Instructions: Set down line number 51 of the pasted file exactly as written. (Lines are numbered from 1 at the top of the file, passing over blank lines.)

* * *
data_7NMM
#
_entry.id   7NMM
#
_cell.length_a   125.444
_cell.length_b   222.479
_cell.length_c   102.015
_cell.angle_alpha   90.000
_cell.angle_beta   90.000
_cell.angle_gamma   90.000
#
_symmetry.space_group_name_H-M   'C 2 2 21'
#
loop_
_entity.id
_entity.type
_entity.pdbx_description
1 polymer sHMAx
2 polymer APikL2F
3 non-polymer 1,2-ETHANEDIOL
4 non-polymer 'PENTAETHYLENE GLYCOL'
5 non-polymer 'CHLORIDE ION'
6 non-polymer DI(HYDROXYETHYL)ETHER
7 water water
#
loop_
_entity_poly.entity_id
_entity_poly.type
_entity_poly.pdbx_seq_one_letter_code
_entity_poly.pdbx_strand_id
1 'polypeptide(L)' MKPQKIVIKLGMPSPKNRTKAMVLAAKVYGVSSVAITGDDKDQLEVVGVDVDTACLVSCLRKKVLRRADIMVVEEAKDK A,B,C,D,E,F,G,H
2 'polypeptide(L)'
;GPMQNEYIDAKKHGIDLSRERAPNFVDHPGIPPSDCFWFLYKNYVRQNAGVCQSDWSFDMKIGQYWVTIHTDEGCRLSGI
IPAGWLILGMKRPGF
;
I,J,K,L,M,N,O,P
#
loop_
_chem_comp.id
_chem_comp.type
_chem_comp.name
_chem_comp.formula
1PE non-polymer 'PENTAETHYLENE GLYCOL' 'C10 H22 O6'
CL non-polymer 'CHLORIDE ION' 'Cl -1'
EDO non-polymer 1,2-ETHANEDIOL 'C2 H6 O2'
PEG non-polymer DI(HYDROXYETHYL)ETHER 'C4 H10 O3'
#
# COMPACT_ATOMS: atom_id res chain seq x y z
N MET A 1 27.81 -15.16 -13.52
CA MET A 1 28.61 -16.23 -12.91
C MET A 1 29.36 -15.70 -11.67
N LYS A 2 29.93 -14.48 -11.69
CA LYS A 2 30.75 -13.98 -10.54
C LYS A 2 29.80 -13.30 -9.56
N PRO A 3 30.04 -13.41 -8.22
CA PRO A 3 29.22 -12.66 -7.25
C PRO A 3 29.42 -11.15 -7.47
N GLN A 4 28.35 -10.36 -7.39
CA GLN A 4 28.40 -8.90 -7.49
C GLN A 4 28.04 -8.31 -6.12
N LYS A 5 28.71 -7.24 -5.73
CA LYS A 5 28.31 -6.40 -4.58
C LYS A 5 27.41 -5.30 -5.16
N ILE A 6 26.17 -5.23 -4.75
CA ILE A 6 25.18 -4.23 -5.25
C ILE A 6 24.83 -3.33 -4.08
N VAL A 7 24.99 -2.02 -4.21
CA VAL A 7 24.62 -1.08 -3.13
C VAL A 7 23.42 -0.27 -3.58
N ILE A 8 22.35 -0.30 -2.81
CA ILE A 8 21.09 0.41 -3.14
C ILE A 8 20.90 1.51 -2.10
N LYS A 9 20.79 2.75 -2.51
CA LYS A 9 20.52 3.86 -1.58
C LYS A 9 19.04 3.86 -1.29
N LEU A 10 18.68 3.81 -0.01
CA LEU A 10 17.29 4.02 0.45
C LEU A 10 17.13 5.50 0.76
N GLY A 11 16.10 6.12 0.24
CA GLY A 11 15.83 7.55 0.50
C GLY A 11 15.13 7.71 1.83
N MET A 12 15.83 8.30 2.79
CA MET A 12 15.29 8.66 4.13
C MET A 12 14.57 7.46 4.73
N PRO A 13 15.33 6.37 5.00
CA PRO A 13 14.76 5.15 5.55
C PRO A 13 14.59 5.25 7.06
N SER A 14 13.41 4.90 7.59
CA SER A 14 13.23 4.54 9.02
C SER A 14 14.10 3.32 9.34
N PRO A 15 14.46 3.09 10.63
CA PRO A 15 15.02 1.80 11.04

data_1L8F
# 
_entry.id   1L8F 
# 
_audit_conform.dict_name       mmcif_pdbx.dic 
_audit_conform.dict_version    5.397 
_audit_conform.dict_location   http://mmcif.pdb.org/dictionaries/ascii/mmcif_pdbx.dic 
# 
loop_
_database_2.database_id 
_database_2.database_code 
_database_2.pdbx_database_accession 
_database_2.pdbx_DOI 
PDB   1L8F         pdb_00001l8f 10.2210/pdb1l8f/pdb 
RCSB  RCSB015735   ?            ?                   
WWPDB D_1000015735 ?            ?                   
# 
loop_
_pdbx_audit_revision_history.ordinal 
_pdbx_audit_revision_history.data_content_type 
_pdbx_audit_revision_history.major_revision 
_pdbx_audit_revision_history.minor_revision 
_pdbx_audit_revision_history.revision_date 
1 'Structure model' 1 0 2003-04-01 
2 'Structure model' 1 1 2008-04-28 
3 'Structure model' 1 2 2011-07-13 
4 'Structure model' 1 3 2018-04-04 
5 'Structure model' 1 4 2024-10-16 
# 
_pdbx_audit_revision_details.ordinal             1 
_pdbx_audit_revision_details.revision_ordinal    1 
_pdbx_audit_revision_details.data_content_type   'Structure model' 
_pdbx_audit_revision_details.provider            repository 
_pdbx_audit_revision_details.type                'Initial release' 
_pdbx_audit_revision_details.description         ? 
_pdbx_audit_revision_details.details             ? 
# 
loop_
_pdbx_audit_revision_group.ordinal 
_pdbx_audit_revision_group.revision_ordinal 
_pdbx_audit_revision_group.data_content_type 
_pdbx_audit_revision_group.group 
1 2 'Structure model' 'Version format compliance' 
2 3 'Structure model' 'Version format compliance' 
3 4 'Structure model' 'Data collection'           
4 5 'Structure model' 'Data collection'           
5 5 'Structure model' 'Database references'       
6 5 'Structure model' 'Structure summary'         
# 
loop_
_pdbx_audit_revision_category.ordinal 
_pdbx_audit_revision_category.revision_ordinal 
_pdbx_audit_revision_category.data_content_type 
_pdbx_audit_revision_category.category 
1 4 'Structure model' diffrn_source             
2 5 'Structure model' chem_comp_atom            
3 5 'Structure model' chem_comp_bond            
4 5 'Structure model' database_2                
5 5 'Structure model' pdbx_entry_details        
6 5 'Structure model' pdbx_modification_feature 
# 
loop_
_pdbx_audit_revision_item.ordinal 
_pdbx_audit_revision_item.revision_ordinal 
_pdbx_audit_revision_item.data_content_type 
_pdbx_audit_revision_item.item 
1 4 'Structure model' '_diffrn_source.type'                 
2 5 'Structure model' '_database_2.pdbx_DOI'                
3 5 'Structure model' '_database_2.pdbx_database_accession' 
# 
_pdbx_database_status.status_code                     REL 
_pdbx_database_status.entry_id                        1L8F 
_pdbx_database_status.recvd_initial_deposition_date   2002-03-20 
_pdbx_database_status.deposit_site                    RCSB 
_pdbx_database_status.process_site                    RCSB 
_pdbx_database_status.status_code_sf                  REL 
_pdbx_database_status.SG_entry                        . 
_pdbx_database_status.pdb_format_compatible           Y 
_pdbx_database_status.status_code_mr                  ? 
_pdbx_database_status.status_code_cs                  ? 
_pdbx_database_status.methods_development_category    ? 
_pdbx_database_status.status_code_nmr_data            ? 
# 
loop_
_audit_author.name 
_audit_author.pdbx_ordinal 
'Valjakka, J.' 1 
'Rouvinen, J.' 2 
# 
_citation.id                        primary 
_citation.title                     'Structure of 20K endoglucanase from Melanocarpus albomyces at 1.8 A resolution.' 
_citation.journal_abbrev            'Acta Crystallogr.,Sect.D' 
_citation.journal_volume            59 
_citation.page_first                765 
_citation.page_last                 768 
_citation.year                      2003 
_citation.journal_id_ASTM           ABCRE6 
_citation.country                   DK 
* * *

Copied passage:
C MET A 1 29.36 -15.70 -11.67